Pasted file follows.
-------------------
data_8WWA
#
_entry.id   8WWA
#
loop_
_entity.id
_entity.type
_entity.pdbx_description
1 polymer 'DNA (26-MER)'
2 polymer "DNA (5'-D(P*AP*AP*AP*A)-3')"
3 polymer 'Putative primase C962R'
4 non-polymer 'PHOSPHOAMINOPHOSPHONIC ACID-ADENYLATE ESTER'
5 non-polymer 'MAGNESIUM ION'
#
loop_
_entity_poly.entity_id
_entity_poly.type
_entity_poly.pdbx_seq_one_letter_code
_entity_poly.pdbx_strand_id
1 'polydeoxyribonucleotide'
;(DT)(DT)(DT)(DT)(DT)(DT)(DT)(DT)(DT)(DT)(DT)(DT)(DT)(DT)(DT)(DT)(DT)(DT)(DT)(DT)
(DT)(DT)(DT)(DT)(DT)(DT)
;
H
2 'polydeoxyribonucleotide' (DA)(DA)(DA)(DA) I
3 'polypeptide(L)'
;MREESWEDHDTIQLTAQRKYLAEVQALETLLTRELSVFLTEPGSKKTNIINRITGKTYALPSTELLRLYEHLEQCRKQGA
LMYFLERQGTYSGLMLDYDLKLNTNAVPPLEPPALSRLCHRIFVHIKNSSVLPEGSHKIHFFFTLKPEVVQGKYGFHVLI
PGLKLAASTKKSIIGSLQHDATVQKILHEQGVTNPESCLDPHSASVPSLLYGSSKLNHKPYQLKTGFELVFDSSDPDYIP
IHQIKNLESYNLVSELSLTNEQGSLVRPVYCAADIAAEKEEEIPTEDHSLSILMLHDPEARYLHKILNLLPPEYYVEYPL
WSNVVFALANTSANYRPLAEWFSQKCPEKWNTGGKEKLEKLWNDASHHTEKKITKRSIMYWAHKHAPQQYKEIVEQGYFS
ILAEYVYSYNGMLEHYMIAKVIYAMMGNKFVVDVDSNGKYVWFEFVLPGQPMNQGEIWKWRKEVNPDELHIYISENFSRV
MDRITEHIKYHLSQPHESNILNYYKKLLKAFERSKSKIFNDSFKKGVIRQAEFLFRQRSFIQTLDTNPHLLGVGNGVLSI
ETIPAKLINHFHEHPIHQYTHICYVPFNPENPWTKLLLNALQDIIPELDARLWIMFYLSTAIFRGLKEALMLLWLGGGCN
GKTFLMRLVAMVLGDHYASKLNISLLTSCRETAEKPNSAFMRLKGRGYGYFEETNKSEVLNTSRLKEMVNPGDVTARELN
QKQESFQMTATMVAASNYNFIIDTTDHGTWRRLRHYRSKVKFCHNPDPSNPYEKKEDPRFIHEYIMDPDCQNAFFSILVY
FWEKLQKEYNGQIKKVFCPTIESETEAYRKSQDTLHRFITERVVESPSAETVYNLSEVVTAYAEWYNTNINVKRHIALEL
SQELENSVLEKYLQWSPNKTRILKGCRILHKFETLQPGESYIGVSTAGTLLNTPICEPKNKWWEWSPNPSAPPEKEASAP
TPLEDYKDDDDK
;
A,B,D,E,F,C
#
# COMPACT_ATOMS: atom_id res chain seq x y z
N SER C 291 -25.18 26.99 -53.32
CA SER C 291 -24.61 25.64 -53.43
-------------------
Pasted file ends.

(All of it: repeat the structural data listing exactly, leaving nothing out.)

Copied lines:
data_8WWA
#
_entry.id   8WWA
#
loop_
_entity.id
_entity.type
_entity.pdbx_description
1 polymer 'DNA (26-MER)'
2 polymer "DNA (5'-D(P*AP*AP*AP*A)-3')"
3 polymer 'Putative primase C962R'
4 non-polymer 'PHOSPHOAMINOPHOSPHONIC ACID-ADENYLATE ESTER'
5 non-polymer 'MAGNESIUM ION'
#
loop_
_entity_poly.entity_id
_entity_poly.type
_entity_poly.pdbx_seq_one_letter_code
_entity_poly.pdbx_strand_id
1 'polydeoxyribonucleotide'
;(DT)(DT)(DT)(DT)(DT)(DT)(DT)(DT)(DT)(DT)(DT)(DT)(DT)(DT)(DT)(DT)(DT)(DT)(DT)(DT)
(DT)(DT)(DT)(DT)(DT)(DT)
;
H
2 'polydeoxyribonucleotide' (DA)(DA)(DA)(DA) I
3 'polypeptide(L)'
;MREESWEDHDTIQLTAQRKYLAEVQALETLLTRELSVFLTEPGSKKTNIINRITGKTYALPSTELLRLYEHLEQCRKQGA
LMYFLERQGTYSGLMLDYDLKLNTNAVPPLEPPALSRLCHRIFVHIKNSSVLPEGSHKIHFFFTLKPEVVQGKYGFHVLI
PGLKLAASTKKSIIGSLQHDATVQKILHEQGVTNPESCLDPHSASVPSLLYGSSKLNHKPYQLKTGFELVFDSSDPDYIP
IHQIKNLESYNLVSELSLTNEQGSLVRPVYCAADIAAEKEEEIPTEDHSLSILMLHDPEARYLHKILNLLPPEYYVEYPL
WSNVVFALANTSANYRPLAEWFSQKCPEKWNTGGKEKLEKLWNDASHHTEKKITKRSIMYWAHKHAPQQYKEIVEQGYFS
ILAEYVYSYNGMLEHYMIAKVIYAMMGNKFVVDVDSNGKYVWFEFVLPGQPMNQGEIWKWRKEVNPDELHIYISENFSRV
MDRITEHIKYHLSQPHESNILNYYKKLLKAFERSKSKIFNDSFKKGVIRQAEFLFRQRSFIQTLDTNPHLLGVGNGVLSI
ETIPAKLINHFHEHPIHQYTHICYVPFNPENPWTKLLLNALQDIIPELDARLWIMFYLSTAIFRGLKEALMLLWLGGGCN
GKTFLMRLVAMVLGDHYASKLNISLLTSCRETAEKPNSAFMRLKGRGYGYFEETNKSEVLNTSRLKEMVNPGDVTARELN
QKQESFQMTATMVAASNYNFIIDTTDHGTWRRLRHYRSKVKFCHNPDPSNPYEKKEDPRFIHEYIMDPDCQNAFFSILVY
FWEKLQKEYNGQIKKVFCPTIESETEAYRKSQDTLHRFITERVVESPSAETVYNLSEVVTAYAEWYNTNINVKRHIALEL
SQELENSVLEKYLQWSPNKTRILKGCRILHKFETLQPGESYIGVSTAGTLLNTPICEPKNKWWEWSPNPSAPPEKEASAP
TPLEDYKDDDDK
;
A,B,D,E,F,C
#
# COMPACT_ATOMS: atom_id res chain seq x y z
N SER C 291 -25.18 26.99 -53.32
CA SER C 291 -24.61 25.64 -53.43